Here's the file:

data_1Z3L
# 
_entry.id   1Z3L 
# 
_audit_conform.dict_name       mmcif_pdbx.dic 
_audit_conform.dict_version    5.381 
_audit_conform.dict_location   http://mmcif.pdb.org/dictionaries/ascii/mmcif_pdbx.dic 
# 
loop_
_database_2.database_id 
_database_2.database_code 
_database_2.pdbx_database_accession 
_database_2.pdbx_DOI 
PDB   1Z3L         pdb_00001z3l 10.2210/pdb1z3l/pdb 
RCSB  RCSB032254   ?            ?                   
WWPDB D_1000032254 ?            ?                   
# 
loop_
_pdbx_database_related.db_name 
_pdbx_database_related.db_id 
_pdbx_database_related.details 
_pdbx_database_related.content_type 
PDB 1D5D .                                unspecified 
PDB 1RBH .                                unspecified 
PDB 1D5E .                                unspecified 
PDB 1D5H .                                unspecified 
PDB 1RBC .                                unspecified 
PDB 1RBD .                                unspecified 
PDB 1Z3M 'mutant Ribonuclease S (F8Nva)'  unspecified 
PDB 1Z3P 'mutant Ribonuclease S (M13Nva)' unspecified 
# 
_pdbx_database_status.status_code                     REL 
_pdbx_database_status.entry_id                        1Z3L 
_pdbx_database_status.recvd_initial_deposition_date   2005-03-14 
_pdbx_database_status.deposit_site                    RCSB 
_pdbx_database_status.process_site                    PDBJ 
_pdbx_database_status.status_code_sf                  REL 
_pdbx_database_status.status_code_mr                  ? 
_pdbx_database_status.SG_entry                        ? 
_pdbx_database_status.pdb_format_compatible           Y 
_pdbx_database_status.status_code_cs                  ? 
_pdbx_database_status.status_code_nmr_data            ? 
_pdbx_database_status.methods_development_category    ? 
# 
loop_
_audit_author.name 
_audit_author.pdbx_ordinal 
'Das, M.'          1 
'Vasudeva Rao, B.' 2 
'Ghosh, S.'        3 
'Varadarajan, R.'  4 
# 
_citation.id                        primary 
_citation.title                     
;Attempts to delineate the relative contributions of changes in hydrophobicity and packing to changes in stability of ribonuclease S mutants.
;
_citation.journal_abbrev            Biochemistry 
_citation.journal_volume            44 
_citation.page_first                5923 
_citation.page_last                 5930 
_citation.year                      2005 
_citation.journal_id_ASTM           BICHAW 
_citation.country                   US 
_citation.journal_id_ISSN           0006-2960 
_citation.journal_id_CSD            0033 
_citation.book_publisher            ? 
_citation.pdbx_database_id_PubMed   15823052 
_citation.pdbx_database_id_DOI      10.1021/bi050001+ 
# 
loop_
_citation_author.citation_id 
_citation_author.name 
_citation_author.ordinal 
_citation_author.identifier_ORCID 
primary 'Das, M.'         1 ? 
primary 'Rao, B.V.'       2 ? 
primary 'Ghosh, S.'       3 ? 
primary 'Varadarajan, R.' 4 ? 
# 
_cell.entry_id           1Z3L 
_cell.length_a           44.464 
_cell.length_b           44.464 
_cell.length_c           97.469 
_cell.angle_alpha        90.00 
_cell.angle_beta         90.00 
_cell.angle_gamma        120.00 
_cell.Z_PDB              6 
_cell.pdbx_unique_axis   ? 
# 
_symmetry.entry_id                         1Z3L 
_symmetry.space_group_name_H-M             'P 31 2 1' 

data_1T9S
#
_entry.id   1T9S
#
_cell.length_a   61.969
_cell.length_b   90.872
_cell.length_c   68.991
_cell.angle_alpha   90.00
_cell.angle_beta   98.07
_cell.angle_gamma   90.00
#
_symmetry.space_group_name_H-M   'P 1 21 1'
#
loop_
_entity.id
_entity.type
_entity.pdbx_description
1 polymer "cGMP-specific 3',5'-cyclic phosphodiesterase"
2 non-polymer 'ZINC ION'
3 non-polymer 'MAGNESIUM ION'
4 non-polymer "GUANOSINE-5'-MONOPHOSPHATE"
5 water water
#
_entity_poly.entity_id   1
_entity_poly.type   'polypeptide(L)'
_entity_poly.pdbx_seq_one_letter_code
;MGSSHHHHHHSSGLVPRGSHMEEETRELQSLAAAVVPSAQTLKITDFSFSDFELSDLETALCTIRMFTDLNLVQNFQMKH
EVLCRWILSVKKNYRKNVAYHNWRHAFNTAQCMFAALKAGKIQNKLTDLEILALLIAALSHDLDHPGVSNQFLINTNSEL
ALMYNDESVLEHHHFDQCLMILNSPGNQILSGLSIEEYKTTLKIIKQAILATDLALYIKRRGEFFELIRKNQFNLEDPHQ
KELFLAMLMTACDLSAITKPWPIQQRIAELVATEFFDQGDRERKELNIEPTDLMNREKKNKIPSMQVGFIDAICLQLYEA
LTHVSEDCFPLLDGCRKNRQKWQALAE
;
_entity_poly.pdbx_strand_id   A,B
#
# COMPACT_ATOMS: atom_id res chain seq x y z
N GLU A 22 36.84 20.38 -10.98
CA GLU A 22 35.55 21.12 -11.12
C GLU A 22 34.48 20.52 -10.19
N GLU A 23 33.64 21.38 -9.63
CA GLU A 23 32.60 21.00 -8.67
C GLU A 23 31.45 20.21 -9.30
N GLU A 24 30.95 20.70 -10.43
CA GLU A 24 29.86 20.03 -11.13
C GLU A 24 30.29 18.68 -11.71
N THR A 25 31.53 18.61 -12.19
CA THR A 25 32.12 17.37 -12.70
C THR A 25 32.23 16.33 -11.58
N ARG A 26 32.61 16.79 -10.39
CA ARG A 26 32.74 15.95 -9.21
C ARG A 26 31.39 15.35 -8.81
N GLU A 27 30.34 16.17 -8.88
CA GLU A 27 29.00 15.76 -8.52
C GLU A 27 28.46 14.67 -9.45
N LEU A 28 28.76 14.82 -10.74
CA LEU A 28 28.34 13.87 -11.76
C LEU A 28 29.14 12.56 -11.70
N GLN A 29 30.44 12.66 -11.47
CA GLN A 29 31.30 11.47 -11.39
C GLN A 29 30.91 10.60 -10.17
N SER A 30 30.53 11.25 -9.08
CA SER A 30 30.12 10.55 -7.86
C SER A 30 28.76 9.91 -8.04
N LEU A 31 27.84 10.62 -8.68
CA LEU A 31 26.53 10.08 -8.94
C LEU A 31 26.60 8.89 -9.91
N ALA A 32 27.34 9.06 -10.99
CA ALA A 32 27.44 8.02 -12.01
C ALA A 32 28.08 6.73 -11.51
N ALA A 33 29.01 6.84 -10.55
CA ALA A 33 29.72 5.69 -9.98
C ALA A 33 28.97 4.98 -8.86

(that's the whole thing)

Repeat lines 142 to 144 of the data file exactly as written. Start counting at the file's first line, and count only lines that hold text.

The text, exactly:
N GLU A 27 30.34 16.17 -8.88
CA GLU A 27 29.00 15.76 -8.52
C GLU A 27 28.46 14.67 -9.45